The Field Alliance is also currently conducting a regional study on the impact of pesticides to students in high risk areas, particularly from schools that are located near fields where farmers are known to spray frequently and using high concentrations. Status pesticides uses and impacts in SE Asia 9.11.18
Effects on children
Research has determined that there are pesticides are harmful to both the physical and mental health of children.
Physical effects include but are not limited to:
- Childhood cancer, Reproductive problem
- Metabolic disorders, obesity, and diabetes
- Immune system problems, allergies, asthma
- Birth defects (undeveloped brains and skulls, deformed limbs, facial deformities, reproductive issues)
- Still births, premature births, and low birth weight
Mental and behavioral effects can include:
- Altered brain structure and functions leading to ADHD, learning disorders, low IQ, autism, and impaired motor function
- Possible link to Alzheimer’s and Parkinson’s Disease as a result of childhood exposure to pesticides
- Health Effects of Pesticide Use: Methods for Conducting Community Studies with Farmers and Children. The latest version of a manual written by Helen Murphy who has developed these training and action research activities in collaboration with IPM trainers including those now working with The Field Alliance [PDF file, 30 pages, 1.1 MB].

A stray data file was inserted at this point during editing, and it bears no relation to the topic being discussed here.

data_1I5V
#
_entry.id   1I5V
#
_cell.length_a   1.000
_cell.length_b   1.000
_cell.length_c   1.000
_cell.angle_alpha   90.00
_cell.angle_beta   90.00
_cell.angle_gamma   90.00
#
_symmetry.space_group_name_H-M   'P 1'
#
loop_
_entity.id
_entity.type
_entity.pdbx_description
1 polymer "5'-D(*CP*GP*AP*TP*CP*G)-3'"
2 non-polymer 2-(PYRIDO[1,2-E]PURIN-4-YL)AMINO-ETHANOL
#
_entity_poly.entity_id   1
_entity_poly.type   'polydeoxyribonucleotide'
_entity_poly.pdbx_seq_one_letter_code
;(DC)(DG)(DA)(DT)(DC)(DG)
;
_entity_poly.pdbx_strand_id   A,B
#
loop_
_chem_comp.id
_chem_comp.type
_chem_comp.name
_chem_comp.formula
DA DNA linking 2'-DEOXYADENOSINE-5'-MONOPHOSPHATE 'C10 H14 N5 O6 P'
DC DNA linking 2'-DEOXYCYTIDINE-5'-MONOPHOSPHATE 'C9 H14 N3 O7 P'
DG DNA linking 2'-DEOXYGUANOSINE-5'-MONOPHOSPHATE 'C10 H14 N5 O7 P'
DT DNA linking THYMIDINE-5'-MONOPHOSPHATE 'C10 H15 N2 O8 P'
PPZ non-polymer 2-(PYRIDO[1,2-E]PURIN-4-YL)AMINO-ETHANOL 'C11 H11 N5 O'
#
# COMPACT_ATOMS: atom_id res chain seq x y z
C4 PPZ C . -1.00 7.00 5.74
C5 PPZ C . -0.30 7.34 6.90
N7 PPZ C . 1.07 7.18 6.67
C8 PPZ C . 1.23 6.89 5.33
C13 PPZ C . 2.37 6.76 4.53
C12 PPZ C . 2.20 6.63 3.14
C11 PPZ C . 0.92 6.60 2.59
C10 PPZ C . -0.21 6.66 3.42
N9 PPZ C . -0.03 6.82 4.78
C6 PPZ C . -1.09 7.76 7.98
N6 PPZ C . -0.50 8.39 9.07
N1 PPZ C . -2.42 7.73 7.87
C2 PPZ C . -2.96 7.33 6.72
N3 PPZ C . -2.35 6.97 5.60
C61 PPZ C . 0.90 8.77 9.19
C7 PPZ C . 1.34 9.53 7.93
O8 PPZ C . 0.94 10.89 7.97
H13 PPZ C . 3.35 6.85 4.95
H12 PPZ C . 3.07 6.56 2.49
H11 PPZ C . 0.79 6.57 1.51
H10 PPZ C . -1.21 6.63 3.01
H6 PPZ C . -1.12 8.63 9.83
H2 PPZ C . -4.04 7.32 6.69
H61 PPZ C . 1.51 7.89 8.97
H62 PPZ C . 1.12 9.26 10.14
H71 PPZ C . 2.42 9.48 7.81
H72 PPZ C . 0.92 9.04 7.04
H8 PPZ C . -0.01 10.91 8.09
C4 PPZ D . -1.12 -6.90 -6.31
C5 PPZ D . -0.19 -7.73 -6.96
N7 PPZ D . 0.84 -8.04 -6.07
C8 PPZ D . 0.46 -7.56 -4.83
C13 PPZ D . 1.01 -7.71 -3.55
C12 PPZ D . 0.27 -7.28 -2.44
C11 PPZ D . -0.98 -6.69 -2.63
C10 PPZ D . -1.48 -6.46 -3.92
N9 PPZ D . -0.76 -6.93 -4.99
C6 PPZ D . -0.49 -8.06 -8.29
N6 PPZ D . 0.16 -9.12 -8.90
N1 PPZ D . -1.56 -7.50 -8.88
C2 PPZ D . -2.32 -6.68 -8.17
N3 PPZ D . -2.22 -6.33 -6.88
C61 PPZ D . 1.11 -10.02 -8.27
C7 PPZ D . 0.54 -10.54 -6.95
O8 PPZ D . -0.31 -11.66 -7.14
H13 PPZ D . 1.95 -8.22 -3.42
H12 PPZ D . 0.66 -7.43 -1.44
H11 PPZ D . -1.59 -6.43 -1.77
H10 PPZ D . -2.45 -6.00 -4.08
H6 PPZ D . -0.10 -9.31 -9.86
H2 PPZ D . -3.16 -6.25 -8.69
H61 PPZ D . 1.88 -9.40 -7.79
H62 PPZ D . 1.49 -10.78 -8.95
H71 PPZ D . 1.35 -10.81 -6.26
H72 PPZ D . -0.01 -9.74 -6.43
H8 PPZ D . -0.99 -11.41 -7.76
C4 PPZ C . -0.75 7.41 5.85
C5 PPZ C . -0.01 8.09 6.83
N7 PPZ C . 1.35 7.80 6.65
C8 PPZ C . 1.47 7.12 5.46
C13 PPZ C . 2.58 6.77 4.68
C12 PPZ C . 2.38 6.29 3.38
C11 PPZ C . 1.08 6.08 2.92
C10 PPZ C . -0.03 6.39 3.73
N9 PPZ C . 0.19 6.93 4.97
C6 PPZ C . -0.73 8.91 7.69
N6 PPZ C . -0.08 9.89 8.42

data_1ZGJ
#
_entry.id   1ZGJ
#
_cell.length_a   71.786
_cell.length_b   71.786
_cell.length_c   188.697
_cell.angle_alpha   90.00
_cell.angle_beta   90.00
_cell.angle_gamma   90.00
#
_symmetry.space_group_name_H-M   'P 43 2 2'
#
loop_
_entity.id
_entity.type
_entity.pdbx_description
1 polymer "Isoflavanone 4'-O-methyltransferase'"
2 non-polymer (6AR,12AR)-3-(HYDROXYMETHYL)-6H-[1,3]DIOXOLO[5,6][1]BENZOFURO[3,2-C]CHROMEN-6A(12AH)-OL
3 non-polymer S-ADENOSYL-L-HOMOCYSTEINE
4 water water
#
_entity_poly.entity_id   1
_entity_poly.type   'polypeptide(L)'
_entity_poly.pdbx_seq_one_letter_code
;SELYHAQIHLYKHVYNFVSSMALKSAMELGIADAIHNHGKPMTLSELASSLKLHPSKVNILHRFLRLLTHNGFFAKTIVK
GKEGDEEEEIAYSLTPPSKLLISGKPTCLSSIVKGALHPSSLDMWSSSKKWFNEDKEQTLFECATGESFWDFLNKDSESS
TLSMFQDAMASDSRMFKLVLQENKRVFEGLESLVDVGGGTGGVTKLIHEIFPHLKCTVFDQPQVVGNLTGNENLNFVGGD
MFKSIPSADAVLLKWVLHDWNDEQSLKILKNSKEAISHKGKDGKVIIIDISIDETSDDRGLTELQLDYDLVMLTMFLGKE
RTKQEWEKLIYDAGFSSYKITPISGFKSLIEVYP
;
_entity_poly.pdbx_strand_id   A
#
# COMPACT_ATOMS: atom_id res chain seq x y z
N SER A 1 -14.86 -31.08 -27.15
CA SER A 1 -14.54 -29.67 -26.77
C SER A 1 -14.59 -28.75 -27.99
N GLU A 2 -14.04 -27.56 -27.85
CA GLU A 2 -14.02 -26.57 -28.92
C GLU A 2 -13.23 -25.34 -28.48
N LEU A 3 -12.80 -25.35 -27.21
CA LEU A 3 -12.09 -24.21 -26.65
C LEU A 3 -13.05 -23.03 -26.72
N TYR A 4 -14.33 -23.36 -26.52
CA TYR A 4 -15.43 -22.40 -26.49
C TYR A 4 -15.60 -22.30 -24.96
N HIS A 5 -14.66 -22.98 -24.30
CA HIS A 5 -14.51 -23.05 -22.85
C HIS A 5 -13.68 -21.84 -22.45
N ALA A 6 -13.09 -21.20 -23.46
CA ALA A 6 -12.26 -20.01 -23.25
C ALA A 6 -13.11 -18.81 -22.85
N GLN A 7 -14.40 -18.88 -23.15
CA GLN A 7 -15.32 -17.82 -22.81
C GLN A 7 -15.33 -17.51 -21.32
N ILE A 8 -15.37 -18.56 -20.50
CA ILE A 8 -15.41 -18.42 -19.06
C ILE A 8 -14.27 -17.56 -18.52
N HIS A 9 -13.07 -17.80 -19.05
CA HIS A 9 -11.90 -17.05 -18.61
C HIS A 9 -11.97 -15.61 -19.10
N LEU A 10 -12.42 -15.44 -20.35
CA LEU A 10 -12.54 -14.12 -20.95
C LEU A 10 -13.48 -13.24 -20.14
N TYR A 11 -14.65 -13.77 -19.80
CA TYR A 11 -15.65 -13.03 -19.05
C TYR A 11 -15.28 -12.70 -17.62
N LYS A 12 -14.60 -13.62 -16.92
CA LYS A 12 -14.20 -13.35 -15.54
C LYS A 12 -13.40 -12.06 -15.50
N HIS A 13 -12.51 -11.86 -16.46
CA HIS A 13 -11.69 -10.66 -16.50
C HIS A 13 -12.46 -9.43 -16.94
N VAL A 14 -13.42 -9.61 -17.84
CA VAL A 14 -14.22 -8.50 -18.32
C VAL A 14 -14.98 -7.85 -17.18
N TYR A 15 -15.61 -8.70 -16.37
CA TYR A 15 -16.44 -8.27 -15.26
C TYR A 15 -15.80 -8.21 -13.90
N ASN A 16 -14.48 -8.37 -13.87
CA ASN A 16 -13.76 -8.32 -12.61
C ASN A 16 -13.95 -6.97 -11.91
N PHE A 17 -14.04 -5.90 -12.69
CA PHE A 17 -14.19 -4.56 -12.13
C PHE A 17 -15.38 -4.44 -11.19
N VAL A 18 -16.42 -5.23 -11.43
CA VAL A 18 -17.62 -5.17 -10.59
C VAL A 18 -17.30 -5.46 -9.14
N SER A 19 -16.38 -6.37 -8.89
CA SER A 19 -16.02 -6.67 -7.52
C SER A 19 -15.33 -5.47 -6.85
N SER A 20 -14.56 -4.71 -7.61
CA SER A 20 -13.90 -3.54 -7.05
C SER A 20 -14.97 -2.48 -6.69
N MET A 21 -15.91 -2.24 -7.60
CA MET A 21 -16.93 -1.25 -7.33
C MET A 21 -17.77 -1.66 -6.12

- Pesticides use and health impacts on farmers in Thailand, Vietnam, and Lao PDR: Protocol for a survey of knowledge, behaviors and blood acetyl cholinesterase concentrations
- Pesticide use in Thailand: Current situation, health, risks, and gap in research and policy.
- Childhood pesticide poisoning: Information for Advocacy and Action, FAO, UNEP, WHO
- Understanding the Impacts of Pesticides on Children: A discussion paper, UNICEF, 2018
- Pesticides Uses in Southeast Asia: The Impacts to Children, Thai Education Foundation, The Field Alliance, 2018
- Toxic Trail. A site developed by staff of The Field Alliance to supplement the BBC documentary about pesticides and IPM in Thailand, Cambodia and Indonesia. Fact-sheets and scientific papers can be downloaded from the site.
- Pesticide Action Network (PAN) is a global coalition of citizen’s groups and individuals who oppose the misuse and overuse of pesticides. Three PAN websites provide information about various campaigns and resources. PAN Asia and Pacific, PAN North America, PAN UK
- The Environmental Defense Fund maintains an on-line database of technical information about pesticides, with links to other authoritative sources.
- For general information about chemicals and health, the World Wildlife Fund has a Global Toxics Initiative which is a useful source of information about agricultural pollution, persistent organic pollutants (POPS) and endocrine disruptors.
- Another good source of information on chemicals and health is the Environmental Research Foundation. The site includes an archive of Rachel’s Weekly, a free newsletter which is available by e-mail.